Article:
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#116355 - 04/19/05 12:38 AM Rake weapon?
Anonymous
Unregistered


In my dojo there are a set of weapons on display near the front door, with various swords, spears, nunchaku etc. One of these weapons is very strange, and i have no idea of it's name or where it comes from. It looks like a very beefy garden rake, believe it or not.

Ive had a hard time understanding how this could be an effective weapon? Or even a training one?

I will try and find a picture of it. If anyone could tell me anything about 'it', id be most appreciative, thank you!.

Cheers.

EDIT: Before anybody gets angry, I know this should be in the weapons forum.However it appears that noone really goes there, and i figured most of you sword folk would be knowledgable enough to answer my query anyway.


[This message has been edited by Moby Joe (edited 04-19-2005).]

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#116356 - 04/19/05 01:43 AM Re: Rake weapon?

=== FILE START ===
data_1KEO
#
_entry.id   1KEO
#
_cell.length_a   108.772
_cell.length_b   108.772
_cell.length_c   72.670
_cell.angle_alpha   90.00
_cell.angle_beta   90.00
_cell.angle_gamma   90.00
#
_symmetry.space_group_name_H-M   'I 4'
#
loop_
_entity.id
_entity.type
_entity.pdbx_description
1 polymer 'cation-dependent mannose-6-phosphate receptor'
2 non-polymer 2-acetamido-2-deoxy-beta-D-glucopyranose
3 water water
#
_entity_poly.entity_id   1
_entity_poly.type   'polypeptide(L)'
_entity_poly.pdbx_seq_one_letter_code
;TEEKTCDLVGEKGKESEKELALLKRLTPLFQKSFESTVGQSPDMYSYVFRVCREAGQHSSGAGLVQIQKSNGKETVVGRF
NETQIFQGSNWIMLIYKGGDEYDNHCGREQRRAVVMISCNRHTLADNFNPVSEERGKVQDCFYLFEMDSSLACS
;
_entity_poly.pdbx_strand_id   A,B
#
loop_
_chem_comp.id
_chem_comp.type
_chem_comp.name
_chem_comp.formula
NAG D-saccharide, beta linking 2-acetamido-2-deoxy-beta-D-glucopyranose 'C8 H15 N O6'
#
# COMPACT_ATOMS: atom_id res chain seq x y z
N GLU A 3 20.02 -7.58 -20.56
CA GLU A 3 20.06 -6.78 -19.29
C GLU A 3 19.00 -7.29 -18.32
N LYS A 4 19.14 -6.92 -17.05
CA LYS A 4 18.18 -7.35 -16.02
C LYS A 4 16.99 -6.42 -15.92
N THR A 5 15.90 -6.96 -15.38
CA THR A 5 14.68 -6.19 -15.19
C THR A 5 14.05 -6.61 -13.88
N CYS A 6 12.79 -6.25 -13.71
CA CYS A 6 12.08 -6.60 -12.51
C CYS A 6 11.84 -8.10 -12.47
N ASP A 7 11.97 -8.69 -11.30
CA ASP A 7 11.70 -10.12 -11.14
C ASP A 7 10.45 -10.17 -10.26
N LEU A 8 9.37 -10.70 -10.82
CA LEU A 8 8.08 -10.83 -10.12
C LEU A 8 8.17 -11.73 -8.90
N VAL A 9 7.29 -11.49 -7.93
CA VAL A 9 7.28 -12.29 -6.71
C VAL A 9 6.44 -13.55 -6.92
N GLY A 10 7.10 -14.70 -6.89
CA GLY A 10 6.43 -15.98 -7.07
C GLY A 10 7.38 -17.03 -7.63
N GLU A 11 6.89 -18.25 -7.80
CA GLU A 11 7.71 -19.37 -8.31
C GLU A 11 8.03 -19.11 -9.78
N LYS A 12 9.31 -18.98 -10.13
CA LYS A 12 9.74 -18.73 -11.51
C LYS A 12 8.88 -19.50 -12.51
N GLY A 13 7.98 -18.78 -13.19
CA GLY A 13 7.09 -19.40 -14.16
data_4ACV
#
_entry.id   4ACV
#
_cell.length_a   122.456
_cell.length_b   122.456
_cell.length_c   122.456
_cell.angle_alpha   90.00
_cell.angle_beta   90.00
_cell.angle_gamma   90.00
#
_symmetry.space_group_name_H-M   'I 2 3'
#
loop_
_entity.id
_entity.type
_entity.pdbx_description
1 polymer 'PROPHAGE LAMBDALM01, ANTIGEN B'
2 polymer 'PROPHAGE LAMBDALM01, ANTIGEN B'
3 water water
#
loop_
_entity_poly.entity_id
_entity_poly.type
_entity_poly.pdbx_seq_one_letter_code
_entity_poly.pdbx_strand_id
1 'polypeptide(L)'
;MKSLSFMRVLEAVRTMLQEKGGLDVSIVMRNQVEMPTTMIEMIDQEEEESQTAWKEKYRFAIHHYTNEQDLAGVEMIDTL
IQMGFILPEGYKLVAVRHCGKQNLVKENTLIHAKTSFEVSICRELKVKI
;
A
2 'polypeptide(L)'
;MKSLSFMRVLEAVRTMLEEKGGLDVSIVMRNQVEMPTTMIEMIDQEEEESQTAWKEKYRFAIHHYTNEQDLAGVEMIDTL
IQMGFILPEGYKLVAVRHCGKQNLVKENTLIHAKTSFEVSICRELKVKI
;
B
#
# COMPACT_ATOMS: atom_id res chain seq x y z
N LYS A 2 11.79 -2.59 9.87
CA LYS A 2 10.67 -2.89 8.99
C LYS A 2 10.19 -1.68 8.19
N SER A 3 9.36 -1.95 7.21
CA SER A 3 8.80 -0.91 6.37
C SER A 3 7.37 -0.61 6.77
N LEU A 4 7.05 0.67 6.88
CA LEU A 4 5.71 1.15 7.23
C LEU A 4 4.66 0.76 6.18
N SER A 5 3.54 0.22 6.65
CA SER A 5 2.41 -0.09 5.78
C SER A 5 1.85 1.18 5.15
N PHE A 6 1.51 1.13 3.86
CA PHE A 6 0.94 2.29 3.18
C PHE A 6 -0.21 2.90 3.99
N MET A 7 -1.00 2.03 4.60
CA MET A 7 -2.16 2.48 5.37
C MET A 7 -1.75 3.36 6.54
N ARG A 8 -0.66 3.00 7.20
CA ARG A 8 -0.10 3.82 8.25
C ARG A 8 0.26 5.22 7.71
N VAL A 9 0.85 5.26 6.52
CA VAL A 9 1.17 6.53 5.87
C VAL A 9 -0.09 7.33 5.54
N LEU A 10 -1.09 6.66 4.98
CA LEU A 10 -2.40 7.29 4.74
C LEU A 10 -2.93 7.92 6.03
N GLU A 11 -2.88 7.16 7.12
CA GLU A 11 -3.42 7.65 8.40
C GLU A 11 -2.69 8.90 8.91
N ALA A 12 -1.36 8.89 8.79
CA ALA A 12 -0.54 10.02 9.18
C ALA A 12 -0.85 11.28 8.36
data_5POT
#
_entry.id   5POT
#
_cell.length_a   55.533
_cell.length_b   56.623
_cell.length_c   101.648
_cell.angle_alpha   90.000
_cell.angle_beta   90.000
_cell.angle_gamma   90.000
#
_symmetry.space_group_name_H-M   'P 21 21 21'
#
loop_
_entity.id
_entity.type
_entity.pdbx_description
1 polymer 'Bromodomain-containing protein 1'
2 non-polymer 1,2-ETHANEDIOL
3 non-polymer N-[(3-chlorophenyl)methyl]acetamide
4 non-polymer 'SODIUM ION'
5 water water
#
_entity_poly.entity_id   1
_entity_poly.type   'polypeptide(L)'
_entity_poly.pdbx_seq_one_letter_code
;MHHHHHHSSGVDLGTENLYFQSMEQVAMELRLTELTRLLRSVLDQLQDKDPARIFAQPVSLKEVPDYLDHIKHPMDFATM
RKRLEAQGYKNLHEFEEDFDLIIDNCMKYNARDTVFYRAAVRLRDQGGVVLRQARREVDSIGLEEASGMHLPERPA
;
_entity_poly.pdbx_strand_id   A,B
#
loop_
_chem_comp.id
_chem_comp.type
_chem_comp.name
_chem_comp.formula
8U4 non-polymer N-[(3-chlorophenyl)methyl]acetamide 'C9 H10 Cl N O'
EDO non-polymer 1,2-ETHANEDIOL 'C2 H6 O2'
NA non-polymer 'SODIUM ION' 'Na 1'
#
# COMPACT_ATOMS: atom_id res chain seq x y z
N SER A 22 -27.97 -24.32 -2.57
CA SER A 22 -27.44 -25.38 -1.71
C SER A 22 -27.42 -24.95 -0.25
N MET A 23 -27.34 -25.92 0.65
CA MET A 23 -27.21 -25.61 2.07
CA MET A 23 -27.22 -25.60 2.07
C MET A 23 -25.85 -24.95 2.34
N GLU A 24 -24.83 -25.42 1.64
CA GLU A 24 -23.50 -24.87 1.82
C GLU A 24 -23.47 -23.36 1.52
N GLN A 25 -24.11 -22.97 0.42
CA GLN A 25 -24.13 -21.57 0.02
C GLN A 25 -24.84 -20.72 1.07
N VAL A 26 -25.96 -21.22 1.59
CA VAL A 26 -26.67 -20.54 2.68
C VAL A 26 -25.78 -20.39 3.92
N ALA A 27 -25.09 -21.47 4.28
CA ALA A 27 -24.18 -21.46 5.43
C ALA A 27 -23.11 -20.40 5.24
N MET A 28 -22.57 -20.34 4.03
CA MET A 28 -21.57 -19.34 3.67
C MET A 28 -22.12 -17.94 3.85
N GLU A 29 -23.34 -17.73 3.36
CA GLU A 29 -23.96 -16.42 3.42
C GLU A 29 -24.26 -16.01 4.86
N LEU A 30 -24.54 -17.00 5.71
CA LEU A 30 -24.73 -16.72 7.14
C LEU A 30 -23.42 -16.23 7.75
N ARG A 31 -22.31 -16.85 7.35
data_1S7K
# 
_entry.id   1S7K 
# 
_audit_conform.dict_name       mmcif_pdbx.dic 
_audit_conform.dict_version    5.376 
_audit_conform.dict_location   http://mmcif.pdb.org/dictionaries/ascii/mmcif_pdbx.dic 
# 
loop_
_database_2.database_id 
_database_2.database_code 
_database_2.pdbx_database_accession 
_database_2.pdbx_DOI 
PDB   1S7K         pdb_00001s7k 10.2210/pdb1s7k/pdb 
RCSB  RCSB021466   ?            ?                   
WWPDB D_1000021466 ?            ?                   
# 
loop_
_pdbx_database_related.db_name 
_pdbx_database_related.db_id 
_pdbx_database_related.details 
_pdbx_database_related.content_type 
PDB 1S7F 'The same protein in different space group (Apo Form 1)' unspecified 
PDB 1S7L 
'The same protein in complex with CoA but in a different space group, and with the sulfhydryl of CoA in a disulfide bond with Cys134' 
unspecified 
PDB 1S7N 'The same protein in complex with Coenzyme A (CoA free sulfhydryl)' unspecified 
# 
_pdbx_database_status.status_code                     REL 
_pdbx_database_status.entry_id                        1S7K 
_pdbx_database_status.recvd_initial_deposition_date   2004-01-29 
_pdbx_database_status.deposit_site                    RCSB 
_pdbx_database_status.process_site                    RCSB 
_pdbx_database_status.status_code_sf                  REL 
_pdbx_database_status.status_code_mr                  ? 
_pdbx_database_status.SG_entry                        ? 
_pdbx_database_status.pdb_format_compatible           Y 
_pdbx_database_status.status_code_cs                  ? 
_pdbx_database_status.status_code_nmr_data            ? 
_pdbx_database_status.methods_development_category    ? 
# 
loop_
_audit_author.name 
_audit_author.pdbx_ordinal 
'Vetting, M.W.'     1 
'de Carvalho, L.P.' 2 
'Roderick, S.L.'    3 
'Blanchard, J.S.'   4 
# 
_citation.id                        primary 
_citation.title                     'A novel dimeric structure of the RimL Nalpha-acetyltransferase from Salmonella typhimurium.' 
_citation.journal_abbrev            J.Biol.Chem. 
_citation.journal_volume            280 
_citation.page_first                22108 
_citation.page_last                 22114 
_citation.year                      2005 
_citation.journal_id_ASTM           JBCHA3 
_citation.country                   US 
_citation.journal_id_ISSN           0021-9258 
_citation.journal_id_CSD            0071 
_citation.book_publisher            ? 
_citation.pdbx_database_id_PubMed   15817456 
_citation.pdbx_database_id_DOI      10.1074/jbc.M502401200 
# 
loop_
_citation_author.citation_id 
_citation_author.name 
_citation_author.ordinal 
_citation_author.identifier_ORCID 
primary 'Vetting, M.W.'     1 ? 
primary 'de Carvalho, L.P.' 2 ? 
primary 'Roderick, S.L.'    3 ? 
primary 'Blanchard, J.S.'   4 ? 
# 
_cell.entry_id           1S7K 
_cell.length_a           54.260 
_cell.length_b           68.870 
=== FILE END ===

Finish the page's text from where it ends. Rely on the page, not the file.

Anonymous
Unregistered


I'm not sure the type of school you train at but odds are that it's really just a rake. Make no mistake, I've seen people use those with hilarious effectiveness. Also, (if I may assume) kung-fu and disciplines of alike origins tend to have a ridiculous variety of weapons like that. There are such weapons as battle spades and whatnot. Don't under estimate the ability of looking at something and thinking 'hey, I could fight with this' and then teaching others how to do it. Happens all the time. Maybe if I had more details though I could provide you with the name.

--Peace Is Tangible--

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#116357 - 04/19/05 06:01 AM Re: Rake weapon?
Anonymous
Unregistered


The old style jutte would look like a big rake, I gather. That might well be it. Not a rake at all, as far as I know, just a weapon. No idea how it would be used, either, but if it's on display, maybe sensei knows.

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#116358 - 04/19/05 10:00 AM Re: Rake weapon?